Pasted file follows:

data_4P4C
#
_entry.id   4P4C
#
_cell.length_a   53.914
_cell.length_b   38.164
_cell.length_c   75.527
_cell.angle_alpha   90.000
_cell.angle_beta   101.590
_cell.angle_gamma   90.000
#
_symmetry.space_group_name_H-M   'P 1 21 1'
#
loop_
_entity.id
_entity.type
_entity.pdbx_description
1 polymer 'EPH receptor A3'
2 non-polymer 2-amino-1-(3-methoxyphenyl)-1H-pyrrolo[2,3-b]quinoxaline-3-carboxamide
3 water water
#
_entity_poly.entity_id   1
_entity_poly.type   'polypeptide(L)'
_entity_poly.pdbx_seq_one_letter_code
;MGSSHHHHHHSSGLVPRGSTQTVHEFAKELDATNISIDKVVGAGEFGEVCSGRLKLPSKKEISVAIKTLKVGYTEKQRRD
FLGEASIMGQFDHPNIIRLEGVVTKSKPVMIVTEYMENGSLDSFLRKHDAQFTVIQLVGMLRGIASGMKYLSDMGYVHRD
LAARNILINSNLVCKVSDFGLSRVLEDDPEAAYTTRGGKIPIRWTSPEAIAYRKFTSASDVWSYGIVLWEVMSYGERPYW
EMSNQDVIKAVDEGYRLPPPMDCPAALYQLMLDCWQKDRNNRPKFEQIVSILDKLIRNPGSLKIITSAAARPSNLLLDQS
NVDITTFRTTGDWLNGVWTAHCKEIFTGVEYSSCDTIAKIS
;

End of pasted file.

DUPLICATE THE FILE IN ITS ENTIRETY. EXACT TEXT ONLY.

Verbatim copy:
data_4P4C
#
_entry.id   4P4C
#
_cell.length_a   53.914
_cell.length_b   38.164
_cell.length_c   75.527
_cell.angle_alpha   90.000
_cell.angle_beta   101.590
_cell.angle_gamma   90.000
#
_symmetry.space_group_name_H-M   'P 1 21 1'
#
loop_
_entity.id
_entity.type
_entity.pdbx_description
1 polymer 'EPH receptor A3'
2 non-polymer 2-amino-1-(3-methoxyphenyl)-1H-pyrrolo[2,3-b]quinoxaline-3-carboxamide
3 water water
#
_entity_poly.entity_id   1
_entity_poly.type   'polypeptide(L)'
_entity_poly.pdbx_seq_one_letter_code
;MGSSHHHHHHSSGLVPRGSTQTVHEFAKELDATNISIDKVVGAGEFGEVCSGRLKLPSKKEISVAIKTLKVGYTEKQRRD
FLGEASIMGQFDHPNIIRLEGVVTKSKPVMIVTEYMENGSLDSFLRKHDAQFTVIQLVGMLRGIASGMKYLSDMGYVHRD
LAARNILINSNLVCKVSDFGLSRVLEDDPEAAYTTRGGKIPIRWTSPEAIAYRKFTSASDVWSYGIVLWEVMSYGERPYW
EMSNQDVIKAVDEGYRLPPPMDCPAALYQLMLDCWQKDRNNRPKFEQIVSILDKLIRNPGSLKIITSAAARPSNLLLDQS
NVDITTFRTTGDWLNGVWTAHCKEIFTGVEYSSCDTIAKIS
;